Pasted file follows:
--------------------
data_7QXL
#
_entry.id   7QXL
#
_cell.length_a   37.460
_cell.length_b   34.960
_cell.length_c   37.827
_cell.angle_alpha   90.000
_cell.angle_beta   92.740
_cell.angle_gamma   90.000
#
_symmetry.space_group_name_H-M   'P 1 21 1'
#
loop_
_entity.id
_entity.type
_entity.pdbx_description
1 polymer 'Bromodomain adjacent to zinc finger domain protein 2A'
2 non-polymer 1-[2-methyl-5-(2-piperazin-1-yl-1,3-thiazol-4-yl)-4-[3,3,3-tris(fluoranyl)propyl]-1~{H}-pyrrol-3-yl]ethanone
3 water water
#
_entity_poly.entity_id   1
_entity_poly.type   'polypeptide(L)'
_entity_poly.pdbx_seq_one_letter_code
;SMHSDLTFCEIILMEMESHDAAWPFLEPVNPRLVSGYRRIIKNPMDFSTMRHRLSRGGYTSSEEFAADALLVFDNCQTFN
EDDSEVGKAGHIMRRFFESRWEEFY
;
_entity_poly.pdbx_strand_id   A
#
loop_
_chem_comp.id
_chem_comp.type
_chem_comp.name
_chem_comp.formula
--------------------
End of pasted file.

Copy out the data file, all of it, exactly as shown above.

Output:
data_7QXL
#
_entry.id   7QXL
#
_cell.length_a   37.460
_cell.length_b   34.960
_cell.length_c   37.827
_cell.angle_alpha   90.000
_cell.angle_beta   92.740
_cell.angle_gamma   90.000
#
_symmetry.space_group_name_H-M   'P 1 21 1'
#
loop_
_entity.id
_entity.type
_entity.pdbx_description
1 polymer 'Bromodomain adjacent to zinc finger domain protein 2A'
2 non-polymer 1-[2-methyl-5-(2-piperazin-1-yl-1,3-thiazol-4-yl)-4-[3,3,3-tris(fluoranyl)propyl]-1~{H}-pyrrol-3-yl]ethanone
3 water water
#
_entity_poly.entity_id   1
_entity_poly.type   'polypeptide(L)'
_entity_poly.pdbx_seq_one_letter_code
;SMHSDLTFCEIILMEMESHDAAWPFLEPVNPRLVSGYRRIIKNPMDFSTMRHRLSRGGYTSSEEFAADALLVFDNCQTFN
EDDSEVGKAGHIMRRFFESRWEEFY
;
_entity_poly.pdbx_strand_id   A
#
loop_
_chem_comp.id
_chem_comp.type
_chem_comp.name
_chem_comp.formula